Thanks so much for the question, Tasha. I’m always so happy to hear from people who enjoyed my books :D.
I do plan to write a trilogy featuring Artemis and Otrera as they navigate all the changes that occurred at the end of Venus Rising (and hunt down some escaped souls). All of the characters will make an appearance throughout the trilogy through dreamwalking or interactions.
I do have some short stories planned, and I’m planning to release those in an omnibus edition of each trilogy.
I can’t give you a date for those stories or the trilogy, because right now I’m swept up in my NANOWRIMO project. But I should have an update in January.

Venus Rising Audiobook

Venus Rising Audiobook

Did you know I narrate my own audiobooks? As of today, you can get the entire Daughters of Zeus series on audible. Check out my latest release in the Daughters of Zeus universe now.

Venus Rising

The final battle….

Aphrodite is in big trouble this time. She’s stranded on the island of the Damned – without powers and without her beloved Ares. Worse, she knows it’s only a matter of time before the demigods figure out she’s a goddess. If that happens, she’ll wish she were dead.

Help arrives in the form of an unlikely ally. But Medea has her own demands, and if Aphrodite wants to survive – not to mention find Hades and the weapons cache – she has to meet them.

But all their plans take a back seat when they find themselves in even more pressing danger. When Medea moved the island, she rendered it unstable. Now it’s breaking apart and sinking. In the chaos, the demigods have risen up, blaming the gods for their misfortune. Nobody is safe from the demigods…especially a Pantheon sympathizer like Aphrodite. And they’ve come up with a deadly test to uncover any imposters.

Aphrodite knows she can’t do this alone. It will take the whole Pantheon to get her out of this mess. Unfortunately, they’ll have to find her first….

YASH Winners!

#YASH Young adult Scavenger Hunt

It’s official…the YA Scavenger Hunt is over for 2019. But not to worry gentle readers. We will be back in 2020 with even more thrilling new reads. As promised, here are the winning results of the contests. Congrats to the many winners! Note: Individual author contest information will be added as the day goes on. If you don’t see an author’s name listed yet, never fear. Simply check back for updates to this post during the week.

GRAND PRIZE WINNERS:

Gold Team: Secret Number-395 Winner-Jennifer Jackson
Purple Team: Secret Number-1184 Winner-Katherine B.
Red Team: Secret Number-762 Winner-Katie Thomas
Blue Team: Secret Number-1401 Winner-Brittany Cornett
Bonus Entry: Secret Number-98 Winner-Carol Coutts Siepka

AUTHOR CONTESTS:

KAITLIN BEVIS: The winner of my personal giveaway was Pam!

ABIGAIL JOHNSON: The winner of my personal giveaway was Brianna Clay.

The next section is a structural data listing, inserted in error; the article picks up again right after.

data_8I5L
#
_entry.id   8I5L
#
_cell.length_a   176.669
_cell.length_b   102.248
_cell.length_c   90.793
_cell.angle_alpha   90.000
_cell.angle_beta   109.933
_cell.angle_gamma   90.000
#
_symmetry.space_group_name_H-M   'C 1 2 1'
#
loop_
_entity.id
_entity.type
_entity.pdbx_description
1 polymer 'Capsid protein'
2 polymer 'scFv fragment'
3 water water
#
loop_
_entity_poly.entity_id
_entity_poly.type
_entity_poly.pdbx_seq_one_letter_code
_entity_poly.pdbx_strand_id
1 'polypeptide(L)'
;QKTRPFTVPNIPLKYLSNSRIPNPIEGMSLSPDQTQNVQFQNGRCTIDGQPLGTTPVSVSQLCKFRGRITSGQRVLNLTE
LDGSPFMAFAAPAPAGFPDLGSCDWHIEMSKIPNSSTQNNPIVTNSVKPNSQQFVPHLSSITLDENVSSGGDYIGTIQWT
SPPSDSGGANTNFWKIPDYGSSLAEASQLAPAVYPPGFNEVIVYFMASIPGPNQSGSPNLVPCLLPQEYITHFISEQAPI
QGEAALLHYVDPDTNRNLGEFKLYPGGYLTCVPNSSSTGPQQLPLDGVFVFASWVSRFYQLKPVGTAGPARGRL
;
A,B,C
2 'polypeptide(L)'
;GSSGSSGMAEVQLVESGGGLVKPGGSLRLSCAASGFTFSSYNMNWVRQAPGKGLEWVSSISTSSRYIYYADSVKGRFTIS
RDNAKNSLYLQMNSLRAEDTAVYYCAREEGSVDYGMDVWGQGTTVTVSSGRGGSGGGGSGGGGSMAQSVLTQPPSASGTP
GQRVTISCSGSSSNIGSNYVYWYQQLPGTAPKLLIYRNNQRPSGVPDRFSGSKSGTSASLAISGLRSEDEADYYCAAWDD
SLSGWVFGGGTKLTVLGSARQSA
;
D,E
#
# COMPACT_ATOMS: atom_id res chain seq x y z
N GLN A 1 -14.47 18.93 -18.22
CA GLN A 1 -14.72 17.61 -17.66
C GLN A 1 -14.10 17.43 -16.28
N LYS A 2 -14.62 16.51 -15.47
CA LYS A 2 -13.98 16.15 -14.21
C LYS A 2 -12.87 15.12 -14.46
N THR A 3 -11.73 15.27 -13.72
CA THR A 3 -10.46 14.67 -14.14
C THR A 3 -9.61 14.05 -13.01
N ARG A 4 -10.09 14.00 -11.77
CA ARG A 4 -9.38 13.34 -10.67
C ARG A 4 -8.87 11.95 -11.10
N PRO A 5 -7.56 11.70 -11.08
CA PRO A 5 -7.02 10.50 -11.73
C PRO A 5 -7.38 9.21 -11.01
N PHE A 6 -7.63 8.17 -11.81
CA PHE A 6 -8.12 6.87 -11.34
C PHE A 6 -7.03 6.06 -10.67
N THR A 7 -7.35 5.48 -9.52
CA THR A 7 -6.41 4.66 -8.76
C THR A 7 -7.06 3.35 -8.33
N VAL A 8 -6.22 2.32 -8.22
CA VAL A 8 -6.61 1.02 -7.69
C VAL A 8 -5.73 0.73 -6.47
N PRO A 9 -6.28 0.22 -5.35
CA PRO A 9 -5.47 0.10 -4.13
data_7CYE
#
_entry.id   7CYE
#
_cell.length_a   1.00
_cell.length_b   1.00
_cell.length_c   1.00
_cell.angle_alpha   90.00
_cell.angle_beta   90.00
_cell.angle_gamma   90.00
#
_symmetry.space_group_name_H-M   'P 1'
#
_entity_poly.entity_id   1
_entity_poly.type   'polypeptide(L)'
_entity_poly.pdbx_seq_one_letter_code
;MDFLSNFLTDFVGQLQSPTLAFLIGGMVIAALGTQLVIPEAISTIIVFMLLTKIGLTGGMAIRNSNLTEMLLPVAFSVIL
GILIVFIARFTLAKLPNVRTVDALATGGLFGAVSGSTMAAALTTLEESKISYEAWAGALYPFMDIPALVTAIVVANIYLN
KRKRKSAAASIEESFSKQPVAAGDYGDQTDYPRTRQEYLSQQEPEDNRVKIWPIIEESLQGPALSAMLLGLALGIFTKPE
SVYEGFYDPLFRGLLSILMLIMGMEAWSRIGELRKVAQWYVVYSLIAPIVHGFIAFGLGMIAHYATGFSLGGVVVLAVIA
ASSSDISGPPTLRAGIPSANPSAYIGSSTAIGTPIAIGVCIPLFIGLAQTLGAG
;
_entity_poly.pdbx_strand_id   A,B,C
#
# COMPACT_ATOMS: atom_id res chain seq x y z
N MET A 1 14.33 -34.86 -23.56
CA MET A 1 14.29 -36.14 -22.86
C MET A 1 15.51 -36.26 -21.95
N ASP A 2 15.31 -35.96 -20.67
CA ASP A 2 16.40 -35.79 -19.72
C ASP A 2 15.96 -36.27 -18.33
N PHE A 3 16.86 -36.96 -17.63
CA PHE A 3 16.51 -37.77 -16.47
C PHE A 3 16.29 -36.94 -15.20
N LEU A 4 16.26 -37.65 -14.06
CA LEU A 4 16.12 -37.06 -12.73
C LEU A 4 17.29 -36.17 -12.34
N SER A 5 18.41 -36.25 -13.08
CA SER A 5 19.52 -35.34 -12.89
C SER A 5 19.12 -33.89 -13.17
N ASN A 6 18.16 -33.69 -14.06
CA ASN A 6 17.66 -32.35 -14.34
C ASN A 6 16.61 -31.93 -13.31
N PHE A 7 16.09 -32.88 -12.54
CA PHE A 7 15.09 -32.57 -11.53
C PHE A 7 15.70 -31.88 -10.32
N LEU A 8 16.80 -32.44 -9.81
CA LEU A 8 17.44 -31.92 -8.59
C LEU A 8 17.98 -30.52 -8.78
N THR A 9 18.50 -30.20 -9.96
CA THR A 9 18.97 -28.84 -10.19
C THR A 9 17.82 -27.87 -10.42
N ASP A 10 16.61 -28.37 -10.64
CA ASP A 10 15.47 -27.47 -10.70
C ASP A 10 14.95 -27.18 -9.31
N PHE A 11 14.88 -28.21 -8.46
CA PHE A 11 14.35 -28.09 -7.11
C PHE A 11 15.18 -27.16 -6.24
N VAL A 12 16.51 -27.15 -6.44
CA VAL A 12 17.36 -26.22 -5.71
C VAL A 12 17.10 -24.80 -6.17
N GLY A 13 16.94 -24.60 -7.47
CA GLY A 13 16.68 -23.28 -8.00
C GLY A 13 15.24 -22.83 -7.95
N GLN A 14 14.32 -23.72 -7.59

A.G. HOWARD: Stain w/sprayed edges–Austin Atkins; Splintered notebook–Alyssa Skoog; Goblin mask–Trisa; Vampire brooch–Garima Ghiraiya; YA swag pack–Madeleine Bergroth; Limited edition swag pack–Kathryn Schroeder.

AMALIE HOWARD: Joy Flynn won a signed prize pack of the Aquarathi series.

AMBER R. DUELL: The winner of my personal giveaway–a Dream Keeper ebook + Dark Consort eARC– is Saray (I’m guessing Sarah Y, but it’s all one word in the Rafflecopter).

AMY FELLNER DOMINY: I ran a DOUBLE BOOK BONUS: Two winners each receive two of my YA novels. The winners are Noma Aguebor and Beverly Gordon.

AMY MCNULTY: I had a bonus YASH giveaway. A $25 Storiarts gift card. My winner was Suzannah C.

BREEANA SHIELDS: My giveaway was a $25 Barnes & Noble gift card and the winner was Neko Tatsujin.

BRENDA DRAKE: The winner of an autographed complete Library Jumpers series is Kaitlin Whanger.

C. LEE MCKENZIE: One signed paperback copy of Double Negative to Sheri Larson.

CAITLIN SANGSTER: Shelly Hammond won the personal giveaway for a copy of Last Star Burning.

CM BOERS: My winners are: Wagering Home Paperback prize pack: Alison Weaver, Wagering Home Ebook: Morgane Gilson

COLLEEN HOUCK: Winners of a Colleen Houck book of their choice: Brian Bedard, Ayanami Faerudo, Nancy Storms, Daisy Burnett, & Shaina Pierce. Winner of the Tiger’s Dream signed set of hardbacks: Jessie Hopkins.

COURTNEY ALAMEDA: My winner is Anika ‘Pixie’ Crayon

DANIELLE STINSON: The winner of my giveaway Allisa White

EVA POHLER: Clarissa Hiciano was the winner of my personal YASH giveaway. She won a signed copy of The Gatekeeper’s Trilogy and a $25 Amazon gift card.

HEATHER MCKENZIE: Melissa Williams won a copy of RHAPSODY, Book 3 of The Nightmusic Trilogy

HELEN VIVIENNE FLETCHER: My personal giveaway winner was Brianna C.

JOSHUA BELLIN: My personal giveaway (the 3 books in the Ecosystem series), my winner: Jalyn McColgan.

JULIE ESHBAUGH: I ran a giveaway of a preorder of Crown of Oblivion on my blog. The winner is Adik (@Readinginthemorning.)

KAT ROSS: I gave away signed paperbacks of my Fourth Element Trilogy and the winner is Saray Hernandez

KATHLEEN BALDWIN: Amber Walker won a hardback of Harbor for the Nightingale.

KELSEY KETCH: I did a giveaway for 3 ebook copies of Daughter of Isis. The winners are Brittany, Crystal C., and Brianna C.